The First Aid For Riders course delivered by St John Ambulance (NI) provides the knowledge for riders to assess and manage an initial road traffic collision scene, to support comfort/reassure conscious casualties and management that may be required, such as helmet removal, head and neck (c-spine) injuries, airways, CPR and general first aider skills for everyday life.

Recently in Northern Ireland a Motorcycle Safety Forum was established whose members include a range of stakeholders which will consider an inclusive and strategic approach to motorcycling. The forum was an action point in Northern Ireland’s, “The Road Safety Strategy to 2020 – Vision: Driving Road Safety Forward.”

Across the UK there are numerous motorcycle safety initiatives, three examples are below:

  • The launch of the DfT’s campaign ‘Named Riders’ which ran for the first time in March 2010 and aims to raise awareness of motorcyclists. This is part of the THINK! Motorcycle strategy which is supported by national communications campaigns aimed at both drivers and motorcyclists.
  • Local “Think, when will you need a biker?” campaign by Somerset County Council, Head of Road Safety for Somerset, Terry Beale, explains, “Research for the Department for Transport has shown that road users who personally know bikers – as friends, relatives, or work colleagues for example, are much more likely to be respectful and watching out for motorcyclists in general. “We want to remove the anonymity of motorcyclists and to try and reduce the number of collisions in which they are involved. ‘Sorry Mate, I didn’t see you’, isn’t an excuse when you put someone else in danger; nor is ‘Sorry Mate, I didn’t know you “.
  • HELI BIKES is a motorcycle safety initiative started in February 2011 to promote Motorcycle & Moped/Scooter Rider Awareness & Biking Safety. With almost 10 years experience of motorcycle accidents whilst working on Air Ambulances the HELI BIKES personnel provide first hand feedback to the biking community within the counties of Berkshire, Oxfordshire & Buckinghamshire & beyond. The aim of Heli Bikes is to provide pertinent information relating to the causes of accidents & injuries based upon the daily experiences of dealing with these types of incidents.

In Sweden, one of the countries that the Commission indicates as showing a significant increase in deaths, (which is actually not true), the Swedish Motorcyclists Association, SMC is actively engaged in road safety issues both consulting and delivering practical road safety training for motorcyclists.

In France recently FFMC – Fédération Française des Motards en Colère the riders’ organisation, organised motorcycle demonstrations across France part of their goals was to have a robust road safety policy including the introduction of road safety courses in school education, the improvement of road conditions and maintenance.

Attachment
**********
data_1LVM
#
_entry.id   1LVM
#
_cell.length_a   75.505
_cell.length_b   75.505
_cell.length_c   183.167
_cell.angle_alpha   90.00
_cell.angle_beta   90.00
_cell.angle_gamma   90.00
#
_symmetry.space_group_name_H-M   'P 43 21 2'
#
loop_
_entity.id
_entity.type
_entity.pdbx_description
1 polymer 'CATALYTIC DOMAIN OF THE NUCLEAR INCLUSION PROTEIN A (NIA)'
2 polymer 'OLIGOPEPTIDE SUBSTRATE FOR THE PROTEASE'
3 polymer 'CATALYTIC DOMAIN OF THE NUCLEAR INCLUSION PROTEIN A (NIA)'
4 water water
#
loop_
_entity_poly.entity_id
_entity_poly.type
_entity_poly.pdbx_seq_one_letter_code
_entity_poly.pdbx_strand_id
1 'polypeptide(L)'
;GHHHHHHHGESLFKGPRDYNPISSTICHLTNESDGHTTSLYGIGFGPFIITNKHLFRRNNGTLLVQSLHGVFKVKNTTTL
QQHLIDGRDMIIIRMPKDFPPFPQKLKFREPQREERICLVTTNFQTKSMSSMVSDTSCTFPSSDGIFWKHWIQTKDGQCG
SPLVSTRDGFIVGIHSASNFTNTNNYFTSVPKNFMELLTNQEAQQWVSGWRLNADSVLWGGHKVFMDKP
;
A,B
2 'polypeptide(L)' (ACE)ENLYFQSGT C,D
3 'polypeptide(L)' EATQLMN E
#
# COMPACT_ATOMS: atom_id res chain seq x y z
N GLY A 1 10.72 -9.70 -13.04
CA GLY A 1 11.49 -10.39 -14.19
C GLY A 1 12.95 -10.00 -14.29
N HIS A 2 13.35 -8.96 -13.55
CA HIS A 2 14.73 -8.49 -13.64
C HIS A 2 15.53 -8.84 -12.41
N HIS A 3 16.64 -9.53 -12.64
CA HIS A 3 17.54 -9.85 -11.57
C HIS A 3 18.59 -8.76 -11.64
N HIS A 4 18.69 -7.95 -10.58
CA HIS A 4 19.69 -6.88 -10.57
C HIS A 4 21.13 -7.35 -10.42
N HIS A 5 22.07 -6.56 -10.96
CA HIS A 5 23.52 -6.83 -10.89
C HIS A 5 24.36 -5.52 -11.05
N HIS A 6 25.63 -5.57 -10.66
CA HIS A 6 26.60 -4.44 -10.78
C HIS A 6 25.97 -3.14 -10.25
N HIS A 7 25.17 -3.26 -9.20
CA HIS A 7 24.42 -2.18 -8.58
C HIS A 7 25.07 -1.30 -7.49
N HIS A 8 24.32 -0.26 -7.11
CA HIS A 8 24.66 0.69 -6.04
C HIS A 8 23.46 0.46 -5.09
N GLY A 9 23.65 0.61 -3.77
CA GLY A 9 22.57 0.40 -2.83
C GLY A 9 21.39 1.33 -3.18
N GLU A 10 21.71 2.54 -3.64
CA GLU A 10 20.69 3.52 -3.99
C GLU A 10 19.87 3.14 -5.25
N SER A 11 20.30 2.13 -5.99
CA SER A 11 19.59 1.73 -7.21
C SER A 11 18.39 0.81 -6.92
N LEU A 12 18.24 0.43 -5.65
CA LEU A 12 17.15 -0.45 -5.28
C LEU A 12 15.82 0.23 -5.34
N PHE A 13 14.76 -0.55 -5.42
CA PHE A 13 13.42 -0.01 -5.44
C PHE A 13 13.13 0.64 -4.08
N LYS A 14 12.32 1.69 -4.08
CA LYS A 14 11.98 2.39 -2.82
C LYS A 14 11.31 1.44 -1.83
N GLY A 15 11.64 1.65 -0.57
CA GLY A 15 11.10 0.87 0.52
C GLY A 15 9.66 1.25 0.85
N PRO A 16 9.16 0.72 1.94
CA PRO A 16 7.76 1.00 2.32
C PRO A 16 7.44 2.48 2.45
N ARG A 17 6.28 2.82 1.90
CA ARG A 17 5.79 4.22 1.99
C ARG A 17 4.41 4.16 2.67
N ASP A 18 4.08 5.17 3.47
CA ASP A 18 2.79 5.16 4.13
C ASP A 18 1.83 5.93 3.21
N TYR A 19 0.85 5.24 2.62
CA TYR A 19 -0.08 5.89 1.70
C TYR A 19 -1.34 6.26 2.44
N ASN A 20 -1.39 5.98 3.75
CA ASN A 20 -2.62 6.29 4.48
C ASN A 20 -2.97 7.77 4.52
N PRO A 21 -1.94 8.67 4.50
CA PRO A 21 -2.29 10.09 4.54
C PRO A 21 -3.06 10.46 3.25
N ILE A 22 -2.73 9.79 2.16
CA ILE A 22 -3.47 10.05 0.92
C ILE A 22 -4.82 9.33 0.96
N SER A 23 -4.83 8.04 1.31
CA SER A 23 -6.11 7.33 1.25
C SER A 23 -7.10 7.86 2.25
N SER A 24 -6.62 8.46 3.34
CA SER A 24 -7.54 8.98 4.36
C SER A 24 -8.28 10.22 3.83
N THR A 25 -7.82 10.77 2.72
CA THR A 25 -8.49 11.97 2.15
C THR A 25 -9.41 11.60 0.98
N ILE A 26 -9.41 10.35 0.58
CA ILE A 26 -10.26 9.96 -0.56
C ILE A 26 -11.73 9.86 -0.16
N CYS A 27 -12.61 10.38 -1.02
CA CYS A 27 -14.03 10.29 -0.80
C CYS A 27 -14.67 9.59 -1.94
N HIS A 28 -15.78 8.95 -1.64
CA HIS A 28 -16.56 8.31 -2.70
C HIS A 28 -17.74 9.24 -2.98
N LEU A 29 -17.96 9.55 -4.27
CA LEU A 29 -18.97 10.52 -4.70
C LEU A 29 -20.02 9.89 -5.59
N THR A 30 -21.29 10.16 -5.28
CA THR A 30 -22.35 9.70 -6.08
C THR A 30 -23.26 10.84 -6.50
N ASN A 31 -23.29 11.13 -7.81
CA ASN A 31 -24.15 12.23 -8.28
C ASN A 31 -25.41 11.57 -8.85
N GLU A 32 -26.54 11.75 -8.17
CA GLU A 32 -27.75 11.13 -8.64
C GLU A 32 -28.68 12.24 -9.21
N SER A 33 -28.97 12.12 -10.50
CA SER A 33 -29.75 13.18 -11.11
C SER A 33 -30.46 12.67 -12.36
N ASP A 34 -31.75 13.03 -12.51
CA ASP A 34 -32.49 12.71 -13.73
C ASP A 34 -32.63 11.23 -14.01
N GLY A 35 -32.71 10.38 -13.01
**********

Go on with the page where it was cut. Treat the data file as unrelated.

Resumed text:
NMCU – Norwegian Motorcycle Union the Norwegian riders’ organisation, has those that are responsible for Road Safety in its own committees. They also hold a seat in the National Motorcycling Council, a consultative body with other members, representing the Department for Transport, the Police, the Norwegian Road Safety Agency and the Industry. NMCU have recently updated their motorcycle riding techniques and riding strategies book, “Full Control”. In 2011 was NMCU invited to present Full Control Project to the Road Safety Unit in the European Commission.


The list of initiatives in the UK and beyond highlight that there is an awareness of motorcycle safety in these specific member states and that motorcycle organisations are aware of motorcycle safety issues but more importantly are taking action to get the casualty figures down.

It appears evident that the statistics offered by the European commission are not robust when looked at in detail in individual member states.

We believe that Mr Kallas has been ill informed and has not been given the full European picture. Although we would suggest that he should really focus on those member states where motorcycle fatalities have actually risen. Possibly using best practice from other member states where high profile safety strategies are working, such as in countries like Sweden, Norway and the UK.

We would also suggest that Mr Kallas keeps an eye on what he is being reported as saying.

Comment to this article on Right To Ride EU – Click Here


Press Release European Commission – 29th March 2012 – Road safety: Progress in cutting EU road deaths falls to 2% in 2011
Press Release European Commission – 20th July 2010 – Road Safety Programme 2011-2020: detailed measures
Speaking Vice President Kallas – Road Fatalities 2011 [MEMO/12/229] – Click Here
Swedish Motorcyclists Association – SMC –
Norwegian Motorcycle Union – NMCU –
Fédération Française des Motards en Colère – FFMC –
First Aid For Riders –
Ride It Right –
BikeSafe –
Think When Will You Need A Bikers – Click Here
Heli Bikes –